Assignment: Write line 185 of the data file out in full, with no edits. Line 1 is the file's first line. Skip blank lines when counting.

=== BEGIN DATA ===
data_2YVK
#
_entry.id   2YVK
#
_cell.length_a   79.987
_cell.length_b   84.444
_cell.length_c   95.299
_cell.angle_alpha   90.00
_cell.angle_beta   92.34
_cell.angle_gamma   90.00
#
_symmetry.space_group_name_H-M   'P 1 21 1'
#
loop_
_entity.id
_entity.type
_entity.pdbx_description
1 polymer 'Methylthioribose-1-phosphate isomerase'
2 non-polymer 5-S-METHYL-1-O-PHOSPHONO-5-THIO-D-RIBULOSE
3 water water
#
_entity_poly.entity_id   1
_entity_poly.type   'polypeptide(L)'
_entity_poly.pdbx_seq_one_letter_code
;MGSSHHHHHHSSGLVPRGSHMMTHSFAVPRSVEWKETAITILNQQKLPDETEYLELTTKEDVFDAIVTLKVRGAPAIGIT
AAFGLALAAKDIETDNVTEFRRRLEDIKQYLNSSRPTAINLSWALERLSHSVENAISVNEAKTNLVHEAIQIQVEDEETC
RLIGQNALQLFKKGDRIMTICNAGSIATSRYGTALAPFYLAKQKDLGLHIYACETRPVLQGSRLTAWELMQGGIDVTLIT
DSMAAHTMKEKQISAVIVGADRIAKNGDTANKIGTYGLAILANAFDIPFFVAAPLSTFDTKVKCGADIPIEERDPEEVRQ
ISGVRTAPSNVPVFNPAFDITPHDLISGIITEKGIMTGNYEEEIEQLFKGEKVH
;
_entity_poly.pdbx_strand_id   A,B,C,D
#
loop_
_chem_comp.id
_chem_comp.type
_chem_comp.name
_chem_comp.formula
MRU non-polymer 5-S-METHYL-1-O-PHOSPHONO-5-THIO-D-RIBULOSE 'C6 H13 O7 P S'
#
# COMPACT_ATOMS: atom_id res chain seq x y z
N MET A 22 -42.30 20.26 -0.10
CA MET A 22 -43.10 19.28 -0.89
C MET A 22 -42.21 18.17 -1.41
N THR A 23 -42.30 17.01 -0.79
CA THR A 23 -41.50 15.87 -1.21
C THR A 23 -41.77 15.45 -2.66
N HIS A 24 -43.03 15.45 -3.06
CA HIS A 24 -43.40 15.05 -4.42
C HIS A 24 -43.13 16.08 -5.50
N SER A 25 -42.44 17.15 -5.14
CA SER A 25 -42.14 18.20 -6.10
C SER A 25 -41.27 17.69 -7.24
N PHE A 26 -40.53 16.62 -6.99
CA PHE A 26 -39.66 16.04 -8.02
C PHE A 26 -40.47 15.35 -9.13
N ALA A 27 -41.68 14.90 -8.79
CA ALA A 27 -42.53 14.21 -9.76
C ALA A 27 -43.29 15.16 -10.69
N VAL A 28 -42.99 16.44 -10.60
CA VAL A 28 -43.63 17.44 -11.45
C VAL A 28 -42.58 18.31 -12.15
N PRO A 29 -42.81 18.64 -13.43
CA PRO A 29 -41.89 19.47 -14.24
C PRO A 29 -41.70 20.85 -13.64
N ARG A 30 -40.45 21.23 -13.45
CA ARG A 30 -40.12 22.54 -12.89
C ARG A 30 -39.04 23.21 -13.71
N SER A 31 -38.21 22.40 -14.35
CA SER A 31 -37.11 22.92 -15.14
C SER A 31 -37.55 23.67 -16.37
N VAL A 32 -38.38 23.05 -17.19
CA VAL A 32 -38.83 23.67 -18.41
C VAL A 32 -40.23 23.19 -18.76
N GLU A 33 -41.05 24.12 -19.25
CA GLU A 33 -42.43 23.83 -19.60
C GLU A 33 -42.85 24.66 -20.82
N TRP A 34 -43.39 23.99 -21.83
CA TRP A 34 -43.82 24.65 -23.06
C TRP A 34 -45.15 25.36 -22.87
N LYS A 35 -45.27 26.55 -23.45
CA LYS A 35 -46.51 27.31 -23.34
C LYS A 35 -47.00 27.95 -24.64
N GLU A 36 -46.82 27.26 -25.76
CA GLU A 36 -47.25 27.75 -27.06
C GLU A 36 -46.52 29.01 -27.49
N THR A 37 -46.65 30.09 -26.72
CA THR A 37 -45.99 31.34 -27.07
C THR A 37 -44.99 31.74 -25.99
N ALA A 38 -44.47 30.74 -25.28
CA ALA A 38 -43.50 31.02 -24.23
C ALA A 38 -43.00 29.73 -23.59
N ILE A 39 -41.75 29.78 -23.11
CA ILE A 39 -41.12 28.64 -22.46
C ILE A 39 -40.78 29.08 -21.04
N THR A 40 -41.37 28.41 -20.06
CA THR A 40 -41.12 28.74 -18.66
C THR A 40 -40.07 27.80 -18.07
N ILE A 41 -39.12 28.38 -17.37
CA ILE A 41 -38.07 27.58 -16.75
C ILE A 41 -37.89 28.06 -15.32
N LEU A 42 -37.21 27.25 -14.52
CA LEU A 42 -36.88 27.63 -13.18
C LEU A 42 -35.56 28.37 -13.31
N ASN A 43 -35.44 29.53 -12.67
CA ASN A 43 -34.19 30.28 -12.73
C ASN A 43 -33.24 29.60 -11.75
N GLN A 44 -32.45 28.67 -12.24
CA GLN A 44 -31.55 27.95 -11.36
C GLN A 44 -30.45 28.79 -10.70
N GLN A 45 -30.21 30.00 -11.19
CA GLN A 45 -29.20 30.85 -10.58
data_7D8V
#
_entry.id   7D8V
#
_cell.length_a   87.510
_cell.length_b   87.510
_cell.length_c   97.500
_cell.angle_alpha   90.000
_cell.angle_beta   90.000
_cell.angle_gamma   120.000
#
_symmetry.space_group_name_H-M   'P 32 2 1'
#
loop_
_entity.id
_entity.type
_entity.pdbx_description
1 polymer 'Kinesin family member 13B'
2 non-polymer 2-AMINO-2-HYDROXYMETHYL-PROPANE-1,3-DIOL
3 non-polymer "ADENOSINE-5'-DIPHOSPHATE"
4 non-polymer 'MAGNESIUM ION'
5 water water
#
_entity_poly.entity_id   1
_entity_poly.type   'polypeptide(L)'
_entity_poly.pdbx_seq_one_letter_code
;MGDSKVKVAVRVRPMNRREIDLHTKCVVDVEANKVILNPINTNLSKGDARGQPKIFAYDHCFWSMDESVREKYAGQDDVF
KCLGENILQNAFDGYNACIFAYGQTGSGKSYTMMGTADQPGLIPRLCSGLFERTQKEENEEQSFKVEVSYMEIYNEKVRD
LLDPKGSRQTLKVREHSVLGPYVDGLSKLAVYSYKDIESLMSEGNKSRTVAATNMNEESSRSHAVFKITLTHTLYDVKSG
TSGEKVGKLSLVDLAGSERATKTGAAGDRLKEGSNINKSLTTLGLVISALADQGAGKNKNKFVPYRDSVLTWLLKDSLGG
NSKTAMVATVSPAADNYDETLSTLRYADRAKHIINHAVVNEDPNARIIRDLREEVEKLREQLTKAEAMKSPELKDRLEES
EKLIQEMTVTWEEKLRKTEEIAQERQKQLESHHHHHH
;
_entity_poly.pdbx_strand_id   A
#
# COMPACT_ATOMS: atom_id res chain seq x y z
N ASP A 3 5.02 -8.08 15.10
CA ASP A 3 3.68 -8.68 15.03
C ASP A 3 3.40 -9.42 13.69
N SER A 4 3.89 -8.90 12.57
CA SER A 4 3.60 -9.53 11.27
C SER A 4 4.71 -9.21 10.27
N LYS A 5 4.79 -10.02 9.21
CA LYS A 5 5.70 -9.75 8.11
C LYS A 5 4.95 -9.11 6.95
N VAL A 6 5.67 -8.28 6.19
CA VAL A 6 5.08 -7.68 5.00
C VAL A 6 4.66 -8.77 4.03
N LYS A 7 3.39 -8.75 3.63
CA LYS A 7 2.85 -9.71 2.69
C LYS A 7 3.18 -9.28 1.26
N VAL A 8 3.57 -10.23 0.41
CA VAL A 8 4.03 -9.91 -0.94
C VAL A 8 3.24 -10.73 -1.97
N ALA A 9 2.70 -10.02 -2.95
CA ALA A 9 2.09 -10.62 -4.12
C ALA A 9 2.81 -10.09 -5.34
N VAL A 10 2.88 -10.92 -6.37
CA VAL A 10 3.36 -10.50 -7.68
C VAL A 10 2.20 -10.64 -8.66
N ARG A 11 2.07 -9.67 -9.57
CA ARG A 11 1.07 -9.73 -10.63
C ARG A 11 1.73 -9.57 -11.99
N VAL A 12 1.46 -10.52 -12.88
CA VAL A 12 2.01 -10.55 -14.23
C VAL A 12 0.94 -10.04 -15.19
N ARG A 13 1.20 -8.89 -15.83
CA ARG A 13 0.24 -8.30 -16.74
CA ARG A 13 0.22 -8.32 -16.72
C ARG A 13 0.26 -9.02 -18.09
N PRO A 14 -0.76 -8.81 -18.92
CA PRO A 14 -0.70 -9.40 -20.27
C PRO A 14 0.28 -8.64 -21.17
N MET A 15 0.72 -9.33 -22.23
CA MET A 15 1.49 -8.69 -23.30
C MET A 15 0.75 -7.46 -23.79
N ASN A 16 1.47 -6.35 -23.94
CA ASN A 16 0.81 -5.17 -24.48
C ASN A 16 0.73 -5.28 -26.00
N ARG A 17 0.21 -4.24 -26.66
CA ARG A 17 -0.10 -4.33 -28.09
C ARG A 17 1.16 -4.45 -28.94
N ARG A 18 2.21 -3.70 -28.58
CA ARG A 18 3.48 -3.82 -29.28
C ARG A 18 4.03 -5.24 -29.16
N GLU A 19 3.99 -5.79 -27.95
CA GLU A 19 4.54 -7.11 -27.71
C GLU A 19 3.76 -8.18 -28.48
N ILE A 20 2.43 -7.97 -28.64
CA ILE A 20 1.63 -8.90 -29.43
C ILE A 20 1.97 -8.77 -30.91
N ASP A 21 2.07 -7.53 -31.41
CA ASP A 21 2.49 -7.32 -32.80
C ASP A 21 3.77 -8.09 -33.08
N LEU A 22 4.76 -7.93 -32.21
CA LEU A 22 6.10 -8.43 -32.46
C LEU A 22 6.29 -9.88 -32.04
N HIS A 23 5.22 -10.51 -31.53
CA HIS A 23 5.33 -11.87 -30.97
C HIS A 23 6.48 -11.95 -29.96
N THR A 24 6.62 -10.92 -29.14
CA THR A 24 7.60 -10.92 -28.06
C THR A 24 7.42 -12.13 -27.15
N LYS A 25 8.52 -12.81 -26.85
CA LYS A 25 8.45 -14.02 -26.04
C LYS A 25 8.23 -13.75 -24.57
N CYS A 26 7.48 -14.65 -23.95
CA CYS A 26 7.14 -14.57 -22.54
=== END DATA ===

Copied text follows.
N MET A 15 0.72 -9.33 -22.23